But our show isn't only about censorship. The other big issue in Breaking Out in Harmony is the question of when a child is old enough to make his own way in the world. The students believe that by age 17 they can make mature decisions for themselves. Yet with the continuing increase of guns and drugs among American teenagers, their parents believe they have good cause to worry about their children and about the many influences on their children's attitudes. Who can honestly say they have nothing to worry about?

Breaking Out in Harmony doesn't try to answer these questions. It merely explores the fears and motivations behind the people on both sides of these very complex issues. In an increasingly dangerous world, parents find it more and more difficult to stop protecting their children. And in the midst of an information explosion, teenagers see so many things they want to explore and discover, and they don't want their parents holding them back. Unfortunately, a case like this one puts the concerns of parents and their children into direct conflict.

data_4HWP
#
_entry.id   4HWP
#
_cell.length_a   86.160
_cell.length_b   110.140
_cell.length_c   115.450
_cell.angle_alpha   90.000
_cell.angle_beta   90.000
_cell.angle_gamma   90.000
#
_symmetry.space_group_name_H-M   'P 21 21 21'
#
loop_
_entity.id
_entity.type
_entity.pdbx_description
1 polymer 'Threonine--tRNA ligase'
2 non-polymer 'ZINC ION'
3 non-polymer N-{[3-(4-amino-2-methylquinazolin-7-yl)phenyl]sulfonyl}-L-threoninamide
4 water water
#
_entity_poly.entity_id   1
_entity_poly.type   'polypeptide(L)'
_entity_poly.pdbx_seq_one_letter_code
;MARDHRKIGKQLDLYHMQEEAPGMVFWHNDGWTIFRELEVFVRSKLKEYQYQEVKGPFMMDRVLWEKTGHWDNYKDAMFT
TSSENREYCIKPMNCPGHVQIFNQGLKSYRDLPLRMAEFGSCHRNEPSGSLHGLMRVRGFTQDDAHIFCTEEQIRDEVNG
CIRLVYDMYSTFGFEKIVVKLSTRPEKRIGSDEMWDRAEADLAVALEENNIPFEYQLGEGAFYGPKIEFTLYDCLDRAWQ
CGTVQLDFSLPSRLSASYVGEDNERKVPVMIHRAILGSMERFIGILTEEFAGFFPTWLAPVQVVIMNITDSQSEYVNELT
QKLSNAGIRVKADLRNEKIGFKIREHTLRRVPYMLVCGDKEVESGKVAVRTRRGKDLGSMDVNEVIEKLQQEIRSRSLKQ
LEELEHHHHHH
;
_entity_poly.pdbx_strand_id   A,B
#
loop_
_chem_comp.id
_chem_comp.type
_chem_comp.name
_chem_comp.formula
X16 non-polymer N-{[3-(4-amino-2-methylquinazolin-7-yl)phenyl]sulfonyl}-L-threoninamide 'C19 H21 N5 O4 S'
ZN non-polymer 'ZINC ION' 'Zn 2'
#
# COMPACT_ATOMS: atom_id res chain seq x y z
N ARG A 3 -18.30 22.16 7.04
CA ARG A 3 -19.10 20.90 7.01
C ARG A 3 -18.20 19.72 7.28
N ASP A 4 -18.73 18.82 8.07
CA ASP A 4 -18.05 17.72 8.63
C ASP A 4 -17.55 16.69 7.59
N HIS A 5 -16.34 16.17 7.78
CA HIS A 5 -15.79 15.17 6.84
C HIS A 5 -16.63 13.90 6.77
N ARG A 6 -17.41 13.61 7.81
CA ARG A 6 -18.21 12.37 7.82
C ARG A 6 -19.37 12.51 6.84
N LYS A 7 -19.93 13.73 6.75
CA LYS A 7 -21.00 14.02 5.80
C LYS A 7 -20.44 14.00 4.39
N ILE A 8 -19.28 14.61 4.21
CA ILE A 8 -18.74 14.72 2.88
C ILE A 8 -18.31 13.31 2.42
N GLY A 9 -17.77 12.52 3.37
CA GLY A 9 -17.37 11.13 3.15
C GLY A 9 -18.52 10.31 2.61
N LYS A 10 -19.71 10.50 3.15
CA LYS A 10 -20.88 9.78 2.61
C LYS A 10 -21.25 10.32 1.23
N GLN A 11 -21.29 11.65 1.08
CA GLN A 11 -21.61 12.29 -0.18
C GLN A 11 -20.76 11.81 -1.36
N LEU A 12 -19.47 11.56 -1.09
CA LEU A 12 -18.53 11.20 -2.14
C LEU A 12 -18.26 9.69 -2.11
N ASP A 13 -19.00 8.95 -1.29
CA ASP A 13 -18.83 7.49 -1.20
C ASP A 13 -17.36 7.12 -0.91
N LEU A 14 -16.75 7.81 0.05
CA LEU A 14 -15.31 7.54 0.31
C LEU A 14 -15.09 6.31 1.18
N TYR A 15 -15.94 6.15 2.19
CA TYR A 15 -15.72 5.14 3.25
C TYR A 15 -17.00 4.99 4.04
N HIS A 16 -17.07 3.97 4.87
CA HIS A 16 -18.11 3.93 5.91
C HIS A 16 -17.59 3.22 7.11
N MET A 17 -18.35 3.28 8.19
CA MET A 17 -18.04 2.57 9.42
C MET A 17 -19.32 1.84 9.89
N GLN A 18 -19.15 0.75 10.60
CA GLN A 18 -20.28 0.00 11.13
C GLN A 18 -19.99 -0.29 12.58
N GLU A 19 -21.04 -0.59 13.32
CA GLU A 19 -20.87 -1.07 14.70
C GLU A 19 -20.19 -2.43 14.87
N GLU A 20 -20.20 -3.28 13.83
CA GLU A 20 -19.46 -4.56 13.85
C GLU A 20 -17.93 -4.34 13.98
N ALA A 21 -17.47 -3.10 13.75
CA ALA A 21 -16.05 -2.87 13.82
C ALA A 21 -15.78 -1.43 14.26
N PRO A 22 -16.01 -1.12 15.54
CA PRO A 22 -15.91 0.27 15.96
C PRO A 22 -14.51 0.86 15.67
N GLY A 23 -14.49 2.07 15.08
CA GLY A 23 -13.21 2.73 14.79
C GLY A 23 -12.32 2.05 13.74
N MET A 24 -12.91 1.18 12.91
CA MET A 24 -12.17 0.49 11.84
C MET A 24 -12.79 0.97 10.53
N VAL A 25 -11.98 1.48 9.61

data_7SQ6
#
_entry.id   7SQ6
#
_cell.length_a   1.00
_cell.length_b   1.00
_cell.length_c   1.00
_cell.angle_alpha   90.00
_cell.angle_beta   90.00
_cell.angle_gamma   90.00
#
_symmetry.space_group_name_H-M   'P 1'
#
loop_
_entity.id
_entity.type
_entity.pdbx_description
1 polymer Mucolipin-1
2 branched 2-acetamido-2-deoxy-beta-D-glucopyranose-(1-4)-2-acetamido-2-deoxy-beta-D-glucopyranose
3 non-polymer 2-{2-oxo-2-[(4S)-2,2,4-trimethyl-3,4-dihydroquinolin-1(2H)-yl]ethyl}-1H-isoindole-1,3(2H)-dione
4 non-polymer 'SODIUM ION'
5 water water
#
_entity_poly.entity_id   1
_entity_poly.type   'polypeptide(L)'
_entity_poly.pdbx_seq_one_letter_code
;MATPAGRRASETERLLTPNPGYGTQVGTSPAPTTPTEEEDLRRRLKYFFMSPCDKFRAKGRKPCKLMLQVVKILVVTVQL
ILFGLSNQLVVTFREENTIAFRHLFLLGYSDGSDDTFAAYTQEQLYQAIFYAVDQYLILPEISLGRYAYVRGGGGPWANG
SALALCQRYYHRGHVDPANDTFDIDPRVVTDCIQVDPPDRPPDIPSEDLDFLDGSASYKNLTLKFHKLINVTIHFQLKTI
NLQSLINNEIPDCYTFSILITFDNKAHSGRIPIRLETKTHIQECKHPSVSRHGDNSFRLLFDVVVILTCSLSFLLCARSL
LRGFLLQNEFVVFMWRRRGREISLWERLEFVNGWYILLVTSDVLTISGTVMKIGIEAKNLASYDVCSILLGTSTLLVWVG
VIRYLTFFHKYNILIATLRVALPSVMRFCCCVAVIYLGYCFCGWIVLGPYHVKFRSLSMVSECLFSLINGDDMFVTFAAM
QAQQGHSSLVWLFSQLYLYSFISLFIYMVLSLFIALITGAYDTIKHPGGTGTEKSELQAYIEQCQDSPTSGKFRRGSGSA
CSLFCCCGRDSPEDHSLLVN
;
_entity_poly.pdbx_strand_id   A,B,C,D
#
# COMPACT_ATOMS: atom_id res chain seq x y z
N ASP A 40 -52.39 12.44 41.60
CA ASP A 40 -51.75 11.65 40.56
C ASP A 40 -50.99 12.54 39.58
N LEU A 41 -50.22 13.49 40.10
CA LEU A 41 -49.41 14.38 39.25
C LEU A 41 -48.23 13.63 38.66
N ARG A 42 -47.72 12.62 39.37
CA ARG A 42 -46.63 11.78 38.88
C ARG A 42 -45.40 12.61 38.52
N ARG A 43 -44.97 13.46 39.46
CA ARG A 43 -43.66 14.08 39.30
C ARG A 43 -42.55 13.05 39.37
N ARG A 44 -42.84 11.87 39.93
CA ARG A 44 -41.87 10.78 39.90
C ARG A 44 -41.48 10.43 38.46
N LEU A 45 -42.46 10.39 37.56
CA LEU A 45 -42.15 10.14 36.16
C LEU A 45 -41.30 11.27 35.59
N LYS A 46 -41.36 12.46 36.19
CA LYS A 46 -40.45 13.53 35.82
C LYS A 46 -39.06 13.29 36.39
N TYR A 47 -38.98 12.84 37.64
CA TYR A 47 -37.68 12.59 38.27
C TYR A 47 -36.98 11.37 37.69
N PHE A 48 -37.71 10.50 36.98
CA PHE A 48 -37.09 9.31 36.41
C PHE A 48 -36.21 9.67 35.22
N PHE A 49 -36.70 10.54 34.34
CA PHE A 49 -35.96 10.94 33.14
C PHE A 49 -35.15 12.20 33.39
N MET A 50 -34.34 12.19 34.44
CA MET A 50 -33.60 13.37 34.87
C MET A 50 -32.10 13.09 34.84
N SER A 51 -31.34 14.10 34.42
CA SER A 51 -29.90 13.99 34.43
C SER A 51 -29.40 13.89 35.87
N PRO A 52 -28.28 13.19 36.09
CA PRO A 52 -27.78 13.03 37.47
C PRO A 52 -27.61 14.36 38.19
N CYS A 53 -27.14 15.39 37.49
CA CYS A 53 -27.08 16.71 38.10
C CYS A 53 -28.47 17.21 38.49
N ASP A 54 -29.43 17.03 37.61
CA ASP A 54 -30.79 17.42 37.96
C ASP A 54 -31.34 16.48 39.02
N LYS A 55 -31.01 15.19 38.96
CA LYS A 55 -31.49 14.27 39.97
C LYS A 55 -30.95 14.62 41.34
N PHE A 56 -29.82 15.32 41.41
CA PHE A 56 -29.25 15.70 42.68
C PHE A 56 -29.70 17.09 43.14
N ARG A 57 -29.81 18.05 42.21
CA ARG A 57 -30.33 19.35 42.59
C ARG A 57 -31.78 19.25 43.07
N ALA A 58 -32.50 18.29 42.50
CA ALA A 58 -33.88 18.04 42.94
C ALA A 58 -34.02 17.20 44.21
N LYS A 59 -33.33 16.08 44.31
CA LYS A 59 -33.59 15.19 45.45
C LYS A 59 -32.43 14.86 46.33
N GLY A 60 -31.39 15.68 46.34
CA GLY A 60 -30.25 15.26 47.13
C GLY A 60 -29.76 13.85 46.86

The New York Times said about the original case, “The controversy . . . points directly to fundamental questions about the nature of community in modern American society.” One of the judges ruling on the case wrote, “The use of governmental power to condemn a book touches the central nervous system of the first amendment.” And the debate rages on today, over everything from Madonna's book, Sex, to the author of the Winnie-the-Pooh books.

Thank you for joining us tonight for this roller-coaster ride through the American education system, the American family, and the U.S. Constitution. We hope you enjoy yourselves, and we hope you find lots of things to talk about on the drive home.


REMEMBERING BREAKING OUT IN HARMONY